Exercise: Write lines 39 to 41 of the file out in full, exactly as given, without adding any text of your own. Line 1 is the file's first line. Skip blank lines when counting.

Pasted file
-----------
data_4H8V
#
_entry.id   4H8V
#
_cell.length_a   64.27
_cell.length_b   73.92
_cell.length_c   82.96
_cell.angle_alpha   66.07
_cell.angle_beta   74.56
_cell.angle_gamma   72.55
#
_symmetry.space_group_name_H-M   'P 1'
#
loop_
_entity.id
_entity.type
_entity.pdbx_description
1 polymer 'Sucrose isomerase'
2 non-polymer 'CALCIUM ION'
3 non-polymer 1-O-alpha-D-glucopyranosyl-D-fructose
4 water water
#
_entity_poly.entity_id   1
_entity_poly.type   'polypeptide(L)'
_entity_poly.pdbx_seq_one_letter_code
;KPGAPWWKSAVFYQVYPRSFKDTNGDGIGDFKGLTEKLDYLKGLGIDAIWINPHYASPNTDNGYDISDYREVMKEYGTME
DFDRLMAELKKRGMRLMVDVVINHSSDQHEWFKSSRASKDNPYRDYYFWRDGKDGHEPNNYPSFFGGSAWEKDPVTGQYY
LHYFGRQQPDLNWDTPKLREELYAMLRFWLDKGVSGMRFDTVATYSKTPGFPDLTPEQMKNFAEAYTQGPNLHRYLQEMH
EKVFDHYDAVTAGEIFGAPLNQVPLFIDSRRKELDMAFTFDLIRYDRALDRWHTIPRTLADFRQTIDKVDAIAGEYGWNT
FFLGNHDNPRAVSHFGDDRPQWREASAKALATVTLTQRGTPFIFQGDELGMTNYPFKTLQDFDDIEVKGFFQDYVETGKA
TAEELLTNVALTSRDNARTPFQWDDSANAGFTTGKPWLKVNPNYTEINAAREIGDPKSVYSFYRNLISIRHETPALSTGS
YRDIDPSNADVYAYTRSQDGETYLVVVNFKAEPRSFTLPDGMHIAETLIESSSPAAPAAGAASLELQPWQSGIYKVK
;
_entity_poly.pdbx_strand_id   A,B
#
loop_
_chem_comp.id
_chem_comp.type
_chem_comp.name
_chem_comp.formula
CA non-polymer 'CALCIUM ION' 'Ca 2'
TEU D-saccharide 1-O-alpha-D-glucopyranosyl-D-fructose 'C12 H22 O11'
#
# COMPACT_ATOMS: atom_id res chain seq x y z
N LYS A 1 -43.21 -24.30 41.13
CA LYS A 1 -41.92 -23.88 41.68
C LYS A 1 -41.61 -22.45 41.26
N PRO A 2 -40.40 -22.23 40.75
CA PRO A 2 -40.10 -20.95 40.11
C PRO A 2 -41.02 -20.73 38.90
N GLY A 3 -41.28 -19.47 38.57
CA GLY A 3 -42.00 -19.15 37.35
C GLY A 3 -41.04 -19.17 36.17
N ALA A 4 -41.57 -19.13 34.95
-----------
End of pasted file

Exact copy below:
_chem_comp.name
_chem_comp.formula
CA non-polymer 'CALCIUM ION' 'Ca 2'